Believe it or not, there apparently is a consensus among most policymakers that lower gasoline prices would be a good thing for Americans, and that increased access to oil is the way to achieve them. The only difference is, some officials only want certain kinds of oil to be used to help Americans in this fashion.

We have already discussed President Obama’s support for Brazilian offshore drilling, even while his Interior Secretary continues to drag his feet on granting permits for domestic development off American shores.

Source: U.S. Dept. of Energy

Other examples of this split-personality syndrome are those calling to draw down the Strategic Petroleum Reserve (SPR). Proponents of this plan argue that the increased availability of oil would lower gasoline prices and help beleaguered Americans. Yet many of these same people do not support drawing down the petroleum “reserves” sitting in the ground in ANWR or on the Outer Continental Shelf.

This strategy baffles us, because the SPR is a smaller stockpile than the other deposits that are currently off-limits to development. Furthermore, economic theory suggests that ending the permitorium might reduce oil prices right now even more than drawing down the SPR.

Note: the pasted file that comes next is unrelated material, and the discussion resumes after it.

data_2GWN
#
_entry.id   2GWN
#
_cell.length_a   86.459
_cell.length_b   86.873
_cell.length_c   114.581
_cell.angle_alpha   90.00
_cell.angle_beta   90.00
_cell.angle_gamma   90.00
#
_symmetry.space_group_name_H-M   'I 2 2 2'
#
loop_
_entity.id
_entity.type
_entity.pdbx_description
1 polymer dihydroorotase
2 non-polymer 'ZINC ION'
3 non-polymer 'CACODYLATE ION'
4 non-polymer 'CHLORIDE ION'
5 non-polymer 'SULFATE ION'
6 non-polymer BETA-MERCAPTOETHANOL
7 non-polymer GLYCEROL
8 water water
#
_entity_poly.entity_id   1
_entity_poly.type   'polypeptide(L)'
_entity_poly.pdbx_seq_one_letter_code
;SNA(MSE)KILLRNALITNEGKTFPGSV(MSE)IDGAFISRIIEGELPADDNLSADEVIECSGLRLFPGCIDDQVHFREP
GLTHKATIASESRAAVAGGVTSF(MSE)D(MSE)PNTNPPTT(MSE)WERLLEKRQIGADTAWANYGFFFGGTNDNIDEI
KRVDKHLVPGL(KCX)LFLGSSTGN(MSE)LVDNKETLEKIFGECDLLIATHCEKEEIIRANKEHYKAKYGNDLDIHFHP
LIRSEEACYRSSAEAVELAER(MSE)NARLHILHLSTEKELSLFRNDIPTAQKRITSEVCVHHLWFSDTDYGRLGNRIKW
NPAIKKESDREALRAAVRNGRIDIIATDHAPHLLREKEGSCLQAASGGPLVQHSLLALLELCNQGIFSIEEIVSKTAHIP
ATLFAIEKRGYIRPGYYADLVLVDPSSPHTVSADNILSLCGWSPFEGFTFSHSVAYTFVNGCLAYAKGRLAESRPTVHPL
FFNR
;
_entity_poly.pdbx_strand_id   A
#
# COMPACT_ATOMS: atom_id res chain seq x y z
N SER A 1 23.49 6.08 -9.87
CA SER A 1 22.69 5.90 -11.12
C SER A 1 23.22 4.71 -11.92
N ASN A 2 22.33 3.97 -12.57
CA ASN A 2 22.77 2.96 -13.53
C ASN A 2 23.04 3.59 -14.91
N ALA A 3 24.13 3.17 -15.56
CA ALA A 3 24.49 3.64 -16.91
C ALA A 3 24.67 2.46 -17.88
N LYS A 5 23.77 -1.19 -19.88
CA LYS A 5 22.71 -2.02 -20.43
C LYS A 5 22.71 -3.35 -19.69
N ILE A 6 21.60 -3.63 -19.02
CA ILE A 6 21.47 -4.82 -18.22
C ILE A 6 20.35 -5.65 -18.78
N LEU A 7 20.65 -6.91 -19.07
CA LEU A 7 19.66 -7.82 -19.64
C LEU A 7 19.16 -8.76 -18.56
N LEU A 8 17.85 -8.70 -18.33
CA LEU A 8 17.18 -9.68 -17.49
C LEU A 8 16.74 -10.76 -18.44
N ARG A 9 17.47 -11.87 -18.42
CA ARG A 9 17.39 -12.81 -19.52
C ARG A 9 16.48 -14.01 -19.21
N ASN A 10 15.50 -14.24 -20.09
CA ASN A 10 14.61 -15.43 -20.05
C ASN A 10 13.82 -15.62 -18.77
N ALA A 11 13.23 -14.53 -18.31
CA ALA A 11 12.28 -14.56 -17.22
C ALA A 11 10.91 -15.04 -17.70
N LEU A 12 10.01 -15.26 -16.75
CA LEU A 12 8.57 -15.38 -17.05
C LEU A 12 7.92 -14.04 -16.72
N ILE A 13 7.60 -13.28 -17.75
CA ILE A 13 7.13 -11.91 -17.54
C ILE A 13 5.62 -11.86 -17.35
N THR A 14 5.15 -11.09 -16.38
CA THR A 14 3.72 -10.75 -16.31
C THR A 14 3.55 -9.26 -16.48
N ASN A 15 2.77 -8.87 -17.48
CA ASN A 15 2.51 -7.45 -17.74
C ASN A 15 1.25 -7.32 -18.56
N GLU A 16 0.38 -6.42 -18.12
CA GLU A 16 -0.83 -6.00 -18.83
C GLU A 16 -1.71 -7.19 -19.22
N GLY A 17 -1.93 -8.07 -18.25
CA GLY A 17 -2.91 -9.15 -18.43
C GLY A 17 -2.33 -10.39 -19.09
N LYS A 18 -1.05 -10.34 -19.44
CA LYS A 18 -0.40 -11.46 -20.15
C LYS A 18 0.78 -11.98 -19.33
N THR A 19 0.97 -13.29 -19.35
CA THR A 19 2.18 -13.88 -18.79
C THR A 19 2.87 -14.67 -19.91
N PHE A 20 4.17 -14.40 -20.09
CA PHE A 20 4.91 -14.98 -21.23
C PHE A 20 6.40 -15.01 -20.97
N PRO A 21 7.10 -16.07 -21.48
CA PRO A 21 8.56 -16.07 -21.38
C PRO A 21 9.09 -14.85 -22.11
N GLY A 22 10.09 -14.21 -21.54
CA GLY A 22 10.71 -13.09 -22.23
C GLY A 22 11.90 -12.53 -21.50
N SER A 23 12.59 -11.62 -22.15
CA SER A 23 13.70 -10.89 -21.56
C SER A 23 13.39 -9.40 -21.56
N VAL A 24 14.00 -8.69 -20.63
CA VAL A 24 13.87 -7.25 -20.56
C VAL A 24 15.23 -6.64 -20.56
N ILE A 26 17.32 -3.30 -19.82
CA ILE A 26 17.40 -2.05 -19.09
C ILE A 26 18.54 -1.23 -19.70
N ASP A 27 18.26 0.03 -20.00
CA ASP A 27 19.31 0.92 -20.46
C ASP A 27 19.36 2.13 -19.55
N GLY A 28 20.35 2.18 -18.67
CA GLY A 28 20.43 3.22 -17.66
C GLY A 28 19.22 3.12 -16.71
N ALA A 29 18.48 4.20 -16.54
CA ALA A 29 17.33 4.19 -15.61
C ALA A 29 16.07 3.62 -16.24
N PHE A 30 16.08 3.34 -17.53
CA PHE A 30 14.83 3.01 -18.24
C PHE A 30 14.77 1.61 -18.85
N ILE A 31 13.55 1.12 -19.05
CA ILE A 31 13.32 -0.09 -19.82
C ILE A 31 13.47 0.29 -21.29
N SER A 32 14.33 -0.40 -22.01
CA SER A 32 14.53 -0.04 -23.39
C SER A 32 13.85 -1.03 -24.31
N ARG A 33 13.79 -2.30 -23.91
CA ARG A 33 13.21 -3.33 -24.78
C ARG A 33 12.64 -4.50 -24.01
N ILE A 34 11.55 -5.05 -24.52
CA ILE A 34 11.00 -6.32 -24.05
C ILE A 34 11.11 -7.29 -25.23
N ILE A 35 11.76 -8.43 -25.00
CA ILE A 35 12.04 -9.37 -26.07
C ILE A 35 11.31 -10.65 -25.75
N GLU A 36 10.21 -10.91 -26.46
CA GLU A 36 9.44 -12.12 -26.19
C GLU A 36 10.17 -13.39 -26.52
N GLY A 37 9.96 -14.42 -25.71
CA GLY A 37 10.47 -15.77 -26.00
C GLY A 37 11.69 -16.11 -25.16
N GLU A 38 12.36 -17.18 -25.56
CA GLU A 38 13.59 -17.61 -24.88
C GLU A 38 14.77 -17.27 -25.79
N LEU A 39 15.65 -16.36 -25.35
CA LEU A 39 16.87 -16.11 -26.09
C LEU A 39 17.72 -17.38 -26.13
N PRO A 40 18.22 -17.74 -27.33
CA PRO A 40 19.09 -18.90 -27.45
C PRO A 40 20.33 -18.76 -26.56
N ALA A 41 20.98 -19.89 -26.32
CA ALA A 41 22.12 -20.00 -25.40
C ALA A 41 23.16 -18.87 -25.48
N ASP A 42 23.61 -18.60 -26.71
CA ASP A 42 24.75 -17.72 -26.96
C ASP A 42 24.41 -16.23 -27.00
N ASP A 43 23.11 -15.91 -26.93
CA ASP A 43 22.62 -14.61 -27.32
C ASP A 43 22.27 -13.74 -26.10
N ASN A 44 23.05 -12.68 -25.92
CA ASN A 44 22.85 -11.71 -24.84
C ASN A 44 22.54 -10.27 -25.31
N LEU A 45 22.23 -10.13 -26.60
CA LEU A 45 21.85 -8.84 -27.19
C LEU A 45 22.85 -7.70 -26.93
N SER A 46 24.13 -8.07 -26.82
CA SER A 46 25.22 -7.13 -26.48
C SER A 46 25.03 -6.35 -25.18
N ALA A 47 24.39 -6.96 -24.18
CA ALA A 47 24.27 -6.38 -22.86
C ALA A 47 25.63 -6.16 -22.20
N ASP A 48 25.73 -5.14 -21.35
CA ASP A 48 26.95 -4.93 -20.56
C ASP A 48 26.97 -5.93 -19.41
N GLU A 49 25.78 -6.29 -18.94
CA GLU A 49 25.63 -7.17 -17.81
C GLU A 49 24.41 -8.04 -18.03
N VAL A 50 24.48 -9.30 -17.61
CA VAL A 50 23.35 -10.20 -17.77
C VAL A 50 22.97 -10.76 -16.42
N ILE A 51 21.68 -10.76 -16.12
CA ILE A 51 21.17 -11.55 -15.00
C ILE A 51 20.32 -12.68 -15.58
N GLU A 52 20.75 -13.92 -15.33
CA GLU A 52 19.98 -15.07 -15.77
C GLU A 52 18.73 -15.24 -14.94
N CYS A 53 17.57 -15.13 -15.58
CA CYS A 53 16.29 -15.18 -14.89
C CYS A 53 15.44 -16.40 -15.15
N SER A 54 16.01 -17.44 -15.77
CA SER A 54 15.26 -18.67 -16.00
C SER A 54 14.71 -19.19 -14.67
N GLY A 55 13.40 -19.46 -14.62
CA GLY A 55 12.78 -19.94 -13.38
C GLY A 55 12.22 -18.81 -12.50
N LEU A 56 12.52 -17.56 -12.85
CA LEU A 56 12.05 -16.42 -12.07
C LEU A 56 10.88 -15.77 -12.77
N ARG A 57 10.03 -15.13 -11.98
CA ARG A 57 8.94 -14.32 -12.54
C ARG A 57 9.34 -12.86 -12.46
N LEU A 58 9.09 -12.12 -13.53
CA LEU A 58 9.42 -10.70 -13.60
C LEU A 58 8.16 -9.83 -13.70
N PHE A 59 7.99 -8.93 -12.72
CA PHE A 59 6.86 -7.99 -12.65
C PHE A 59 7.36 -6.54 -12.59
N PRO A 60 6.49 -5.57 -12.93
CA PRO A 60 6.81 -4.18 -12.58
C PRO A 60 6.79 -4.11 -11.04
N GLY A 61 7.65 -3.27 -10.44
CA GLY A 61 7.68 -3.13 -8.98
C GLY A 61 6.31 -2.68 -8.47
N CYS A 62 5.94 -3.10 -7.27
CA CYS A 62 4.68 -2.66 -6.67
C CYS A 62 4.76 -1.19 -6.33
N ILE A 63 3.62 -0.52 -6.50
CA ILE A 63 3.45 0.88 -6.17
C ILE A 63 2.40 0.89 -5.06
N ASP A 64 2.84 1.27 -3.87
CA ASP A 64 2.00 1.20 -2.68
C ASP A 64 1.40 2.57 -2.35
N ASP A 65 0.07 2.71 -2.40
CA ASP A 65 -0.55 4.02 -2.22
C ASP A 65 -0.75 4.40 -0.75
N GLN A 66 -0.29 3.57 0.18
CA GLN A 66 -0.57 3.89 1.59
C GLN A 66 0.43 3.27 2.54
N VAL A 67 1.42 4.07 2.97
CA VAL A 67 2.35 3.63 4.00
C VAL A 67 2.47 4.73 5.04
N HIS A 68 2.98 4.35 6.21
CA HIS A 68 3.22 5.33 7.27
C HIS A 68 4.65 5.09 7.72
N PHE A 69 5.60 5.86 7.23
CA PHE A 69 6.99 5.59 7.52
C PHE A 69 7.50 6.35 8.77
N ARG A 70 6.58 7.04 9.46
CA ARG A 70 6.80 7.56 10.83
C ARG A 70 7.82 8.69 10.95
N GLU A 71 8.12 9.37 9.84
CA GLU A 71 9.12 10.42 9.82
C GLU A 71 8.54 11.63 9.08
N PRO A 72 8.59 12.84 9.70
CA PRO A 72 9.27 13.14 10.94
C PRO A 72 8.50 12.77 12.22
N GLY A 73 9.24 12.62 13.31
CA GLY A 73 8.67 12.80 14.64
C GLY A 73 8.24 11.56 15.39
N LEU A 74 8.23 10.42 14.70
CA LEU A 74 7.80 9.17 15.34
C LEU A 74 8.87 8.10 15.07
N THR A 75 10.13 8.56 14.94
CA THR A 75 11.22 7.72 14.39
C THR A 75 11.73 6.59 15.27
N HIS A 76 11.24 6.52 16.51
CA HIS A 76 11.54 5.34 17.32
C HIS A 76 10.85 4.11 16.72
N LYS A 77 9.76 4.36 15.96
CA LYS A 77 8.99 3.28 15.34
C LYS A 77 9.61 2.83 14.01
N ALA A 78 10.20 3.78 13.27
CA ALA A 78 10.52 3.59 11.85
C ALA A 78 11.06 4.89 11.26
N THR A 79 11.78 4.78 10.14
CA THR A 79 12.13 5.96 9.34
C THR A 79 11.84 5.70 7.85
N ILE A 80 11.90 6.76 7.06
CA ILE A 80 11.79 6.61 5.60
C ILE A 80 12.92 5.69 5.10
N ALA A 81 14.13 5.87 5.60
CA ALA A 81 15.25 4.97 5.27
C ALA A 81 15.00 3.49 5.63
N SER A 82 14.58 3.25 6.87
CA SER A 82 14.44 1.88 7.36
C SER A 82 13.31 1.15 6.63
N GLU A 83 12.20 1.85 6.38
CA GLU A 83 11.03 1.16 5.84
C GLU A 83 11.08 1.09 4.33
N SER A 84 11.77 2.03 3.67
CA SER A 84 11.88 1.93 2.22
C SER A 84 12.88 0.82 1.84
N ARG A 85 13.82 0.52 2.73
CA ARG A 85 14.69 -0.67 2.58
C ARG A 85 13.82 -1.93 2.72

Senator Jay Rockefeller: More Oil Helps Americans

In a recent USA Today op ed, Senator Jay Rockefeller gave a standard case for tapping into the SPR. Here are some excerpts in which Rockefeller makes the obvious connection between abundant energy and a healthy economy:

Gas prices are not just a short-term inconvenience — they are an unsustainable burden on our economy and a challenge to our efforts to bring this country out of the greatest economic recession since the Great Depression. Rapidly rising gas prices caused by threats to the global oil supply hurt business and industry.

To reduce the very real burden on Americans and address any further oil supply disruptions, I have asked President Obama to consider releasing oil from the Strategic Petroleum Reserve.